In Pursuit of the Complete Package

Monday, June 11, 2018

While Daniel Enger, BSN, RN, CNOR, had envisioned both a career in nursing and a career in the military, he saw them as two separate aspirations, not two jobs he could hold at one time. It didn’t dawn on him that he could package these professions together until he attended a job fair during his junior year in college and learned more about the U.S. Air Force Nurse Corps.

Today, as a veteran and nurse, Enger plans to complement his existing professional tool kit by earning his master’s degree in health systems management at Rush University’s College of Health Sciences. Here, he discusses how his experiences prior to coming to Rush put him on his current path and what he hopes to achieve once he completes his degree.

How did you find your way into the U.S. Air Force Nurse Corps?

When I was a senior in high school, I considered aerospace engineering. But after the space shuttle Columbia exploded and the resulting massive budget cuts at NASA, I realized I wanted a career with a little more security.

My parents were both nurses, and I knew that nursing offered lots of opportunities for different career tracks, such as clinical work, administration and research. I also considered the military because my uncle had served for more than 20 years.

While looking at colleges, I considered the Reserve Officer Training Corp program, but I realized it wasn’t for me. Then, while pursuing my bachelor’s degree in nursing at Mt. Mercy in Cedar Rapids, Iowa, I talked to Air Force representatives at a job fair. And it dawned on me that I could serve in the military as a nurse. I couldn’t believe it hadn’t occurred to me before!

I could fulfill my dream of doing both nursing and serving in the military. And after graduation, I joined the U.S. Air Force Nurse Corps as a nursing officer and did that for about six and half years.

Tell us about your experiences in the military as a nurse.

I was first stationed in Dayton, Ohio, at Wright-Patterson Air Force Base, and later Joint Base Andrews in Maryland. The Air Force paid for me to get my certification as an operating room nurse, and I worked as a nurse circulator and service line manager, coordinating with staff surgeons and scrub technicians — who prepare patients and operating rooms for surgeries — to ensure everyone had the proper equipment and supplies for procedures. In that job, I assisted the anesthesia team and acted as liaison with waiting room staff and families.

While I worked in a variety of specialty areas, I mostly worked among ear, nose and throat, or ENT, specialists. I also served a six-month tour in Afghanistan. It was right after the troop surge, and it was a high point in terms of casualties. It was all trauma, all the time. It was an eye-opening experience; everything happened so fast, but I took a lot away from it. It helped me develop my appreciation for team work.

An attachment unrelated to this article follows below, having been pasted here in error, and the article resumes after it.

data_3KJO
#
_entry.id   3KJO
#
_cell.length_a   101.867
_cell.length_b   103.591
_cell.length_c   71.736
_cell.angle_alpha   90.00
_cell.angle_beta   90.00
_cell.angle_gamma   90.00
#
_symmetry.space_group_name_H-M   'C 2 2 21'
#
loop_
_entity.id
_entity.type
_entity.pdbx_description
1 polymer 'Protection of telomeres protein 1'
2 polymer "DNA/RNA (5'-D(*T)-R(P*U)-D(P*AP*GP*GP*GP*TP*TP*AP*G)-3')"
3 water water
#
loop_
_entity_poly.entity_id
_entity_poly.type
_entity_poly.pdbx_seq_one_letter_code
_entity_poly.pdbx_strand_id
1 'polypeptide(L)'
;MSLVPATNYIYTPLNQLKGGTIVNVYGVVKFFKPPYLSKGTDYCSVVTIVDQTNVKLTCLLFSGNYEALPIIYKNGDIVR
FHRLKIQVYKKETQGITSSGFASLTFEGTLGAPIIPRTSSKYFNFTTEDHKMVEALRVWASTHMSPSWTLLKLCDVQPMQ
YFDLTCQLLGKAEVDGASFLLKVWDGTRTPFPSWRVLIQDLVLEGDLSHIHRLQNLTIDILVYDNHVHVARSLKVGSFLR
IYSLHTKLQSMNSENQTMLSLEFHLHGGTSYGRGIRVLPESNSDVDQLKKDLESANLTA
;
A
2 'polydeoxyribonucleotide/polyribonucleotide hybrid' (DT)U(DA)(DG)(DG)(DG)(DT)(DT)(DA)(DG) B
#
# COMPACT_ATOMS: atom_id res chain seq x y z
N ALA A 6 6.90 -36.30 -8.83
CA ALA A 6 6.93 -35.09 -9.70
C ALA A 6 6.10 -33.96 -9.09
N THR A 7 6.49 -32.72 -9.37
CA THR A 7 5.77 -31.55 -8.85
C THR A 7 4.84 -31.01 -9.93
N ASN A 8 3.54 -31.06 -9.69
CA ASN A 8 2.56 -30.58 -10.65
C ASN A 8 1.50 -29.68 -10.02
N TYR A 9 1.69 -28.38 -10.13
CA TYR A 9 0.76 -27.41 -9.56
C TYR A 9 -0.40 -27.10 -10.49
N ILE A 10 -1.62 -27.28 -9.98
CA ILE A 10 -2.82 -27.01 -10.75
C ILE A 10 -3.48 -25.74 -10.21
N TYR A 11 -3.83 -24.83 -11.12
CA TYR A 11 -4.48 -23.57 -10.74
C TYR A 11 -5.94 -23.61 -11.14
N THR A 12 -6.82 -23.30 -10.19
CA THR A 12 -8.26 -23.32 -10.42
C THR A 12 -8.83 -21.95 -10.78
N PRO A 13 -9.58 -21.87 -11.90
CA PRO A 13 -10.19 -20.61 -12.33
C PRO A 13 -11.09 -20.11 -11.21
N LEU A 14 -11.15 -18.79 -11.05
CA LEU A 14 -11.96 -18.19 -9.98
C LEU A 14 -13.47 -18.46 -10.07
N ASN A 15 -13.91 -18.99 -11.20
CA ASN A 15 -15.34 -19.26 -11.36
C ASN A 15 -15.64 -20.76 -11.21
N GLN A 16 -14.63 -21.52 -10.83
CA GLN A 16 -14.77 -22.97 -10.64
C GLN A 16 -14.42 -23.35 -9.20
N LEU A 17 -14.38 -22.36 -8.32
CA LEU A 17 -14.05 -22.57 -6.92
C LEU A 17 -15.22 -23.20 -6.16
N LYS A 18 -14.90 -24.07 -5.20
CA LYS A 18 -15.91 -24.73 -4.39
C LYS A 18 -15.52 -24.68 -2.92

What led you to Rush’s Health Systems Management Program?

In the Air Force I developed a strong interest in the administration and management of day-to-day activities in the operating room. So, after I finished my main stint in the Air Force, I started to look for programs that would help me achieve my ultimate goals of becoming director of perioperative services in a hospital and, eventually, chief nursing officer.

While I looked at many programs, I was drawn to Rush for several reasons. The teacher-practitioner model was a huge draw. To learn from those who are in the field is a big plus. Everything you learn in Rush classrooms is based on current practice situations.

You just completed your first year at Rush. What have you enjoyed so far?

One thing I really like so far is that students give a lot of presentations. I made presentations in the military, so I’m fairly comfortable with it. But I think the practice we get at Rush really sets us apart from other programs.

During the first year, we are matched up with different departments at Rush and work with them throughout the school year. I worked in the purchasing and supply chain department. Everything was pretty much new to me, so there was a big learning curve, but I got involved with a variety of projects and the staff was willing to work with me and patiently listen to my questions. And I had lots of questions!

I’m really looking forward to my summer internship at Vizient, which is a member organization that strives to improve health care in areas such as clinical, operational and supply chain performance. I’ll report to a Rush HSM graduate who has said this kind of job offers the chance to get close to the bedside without being at the bedside, so I’m pretty excited about it as I still want to have a role in patient care.

Where do you think you’ll go after you graduate?

I’m actually headed to DePaul next to get my MBA. One of the many advantages of serving in the military is the GI Bill®, which covers my tuition. I figured I might as well make the most of it and get as much exposure to corporate finance as I can.